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Title: Maintenance of a healthy lifestyle: differences in the obese and non-obese
Authors: Jakul, Laura
Supervisor: Vincent, Norah (Psychology) Martin, David (Psychology)
Examining Committee: LeBow, Michael (Psychology) Morry, Marian (Psychology) Wan, Fang (Marketing) Schwarzer, Ralf (Psychology, University of Berlin)
Graduation Date: October 2011
Keywords: obesity
healthy lifestyle
Issue Date: 13-Sep-2011
Abstract: The failure to maintain a healthy lifestyle (particularly consuming a healthy diet and engaging in regular physical activity) is a significant contributor to overweight and obesity and the resulting detrimental effects on individual and public health. Using Social Cognitive Theory and the Health Action Process Approach to inform the theoretical framework, this research examined whether maintaining a healthy lifestyle is influenced by different factors in overweight or obese and normal weight groups. Participants were 374 University students, categorized as overweight or obese and normal weight based on BMI determined by self-reported height and weight. They were assessed on measures of healthy eating and physical activity (at three-month intervals, to determine the maintenance of those behaviours over time) and variables predicted to influence those behaviours including: action self-efficacy, outcome expectations, intentions, planning, recovery self-efficacy, facilitators (i.e., consideration of future consequences, perceived social support and perceptions of general health) and impediments (i.e., depression, perceived stress and shame). Structural Equation Modeling was used to determine the fit of the predicted model for the total sample and for the overweight and obese and normal weight subgroups. The results demonstrated that a revised model predicting exercise behaviour (but not healthy diet) was able to adequately explain the data for the overall sample and for the normal weight subsample, but not for the overweight and obese subsample. Outcome expectations about exercise, self-efficacy and planning made important contributions to the prediction of exercise behaviour, but not diet. Implications of these findings will be discussed.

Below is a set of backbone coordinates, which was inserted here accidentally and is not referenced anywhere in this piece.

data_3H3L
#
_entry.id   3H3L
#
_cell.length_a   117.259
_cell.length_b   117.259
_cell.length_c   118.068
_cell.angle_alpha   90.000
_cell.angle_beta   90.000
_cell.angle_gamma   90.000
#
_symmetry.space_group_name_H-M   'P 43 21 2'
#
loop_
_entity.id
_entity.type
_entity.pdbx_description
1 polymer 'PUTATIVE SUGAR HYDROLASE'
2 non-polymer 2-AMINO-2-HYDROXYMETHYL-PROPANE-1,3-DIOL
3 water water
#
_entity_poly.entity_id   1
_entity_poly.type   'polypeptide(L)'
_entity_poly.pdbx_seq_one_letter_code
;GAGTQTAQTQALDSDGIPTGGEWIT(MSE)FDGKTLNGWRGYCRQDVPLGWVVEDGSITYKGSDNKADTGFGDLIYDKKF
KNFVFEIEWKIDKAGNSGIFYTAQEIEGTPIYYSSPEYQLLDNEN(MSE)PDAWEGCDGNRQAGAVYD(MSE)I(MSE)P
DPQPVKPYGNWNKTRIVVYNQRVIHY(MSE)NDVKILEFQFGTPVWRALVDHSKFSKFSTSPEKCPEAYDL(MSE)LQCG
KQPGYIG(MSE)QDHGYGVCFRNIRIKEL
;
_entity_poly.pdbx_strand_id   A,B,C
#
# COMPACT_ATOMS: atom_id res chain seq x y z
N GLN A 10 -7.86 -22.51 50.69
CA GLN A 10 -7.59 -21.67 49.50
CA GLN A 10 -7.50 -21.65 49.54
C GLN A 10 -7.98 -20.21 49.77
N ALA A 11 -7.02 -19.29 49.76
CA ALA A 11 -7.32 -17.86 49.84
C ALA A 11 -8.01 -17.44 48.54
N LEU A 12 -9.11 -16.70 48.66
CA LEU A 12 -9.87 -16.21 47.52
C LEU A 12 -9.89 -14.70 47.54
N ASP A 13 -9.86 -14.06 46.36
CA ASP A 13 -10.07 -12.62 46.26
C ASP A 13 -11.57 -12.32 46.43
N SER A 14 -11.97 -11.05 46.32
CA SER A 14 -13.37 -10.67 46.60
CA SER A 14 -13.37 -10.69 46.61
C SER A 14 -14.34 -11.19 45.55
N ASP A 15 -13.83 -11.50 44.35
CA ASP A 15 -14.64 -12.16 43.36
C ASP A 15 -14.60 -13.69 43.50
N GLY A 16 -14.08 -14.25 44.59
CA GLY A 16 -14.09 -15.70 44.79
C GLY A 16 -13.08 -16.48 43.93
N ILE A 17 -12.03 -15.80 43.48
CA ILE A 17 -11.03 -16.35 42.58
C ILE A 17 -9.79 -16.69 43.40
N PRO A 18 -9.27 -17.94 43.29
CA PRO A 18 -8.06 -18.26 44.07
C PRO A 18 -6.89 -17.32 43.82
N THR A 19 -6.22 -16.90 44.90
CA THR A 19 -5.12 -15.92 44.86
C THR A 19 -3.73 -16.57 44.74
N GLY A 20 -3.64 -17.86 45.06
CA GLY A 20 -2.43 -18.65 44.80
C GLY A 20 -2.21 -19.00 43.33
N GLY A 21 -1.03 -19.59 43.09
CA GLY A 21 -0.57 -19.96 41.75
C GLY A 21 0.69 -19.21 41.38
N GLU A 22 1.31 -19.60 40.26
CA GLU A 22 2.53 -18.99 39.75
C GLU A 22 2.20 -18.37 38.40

Appears in Collection(s):FGS - Electronic Theses & Dissertations (Public)

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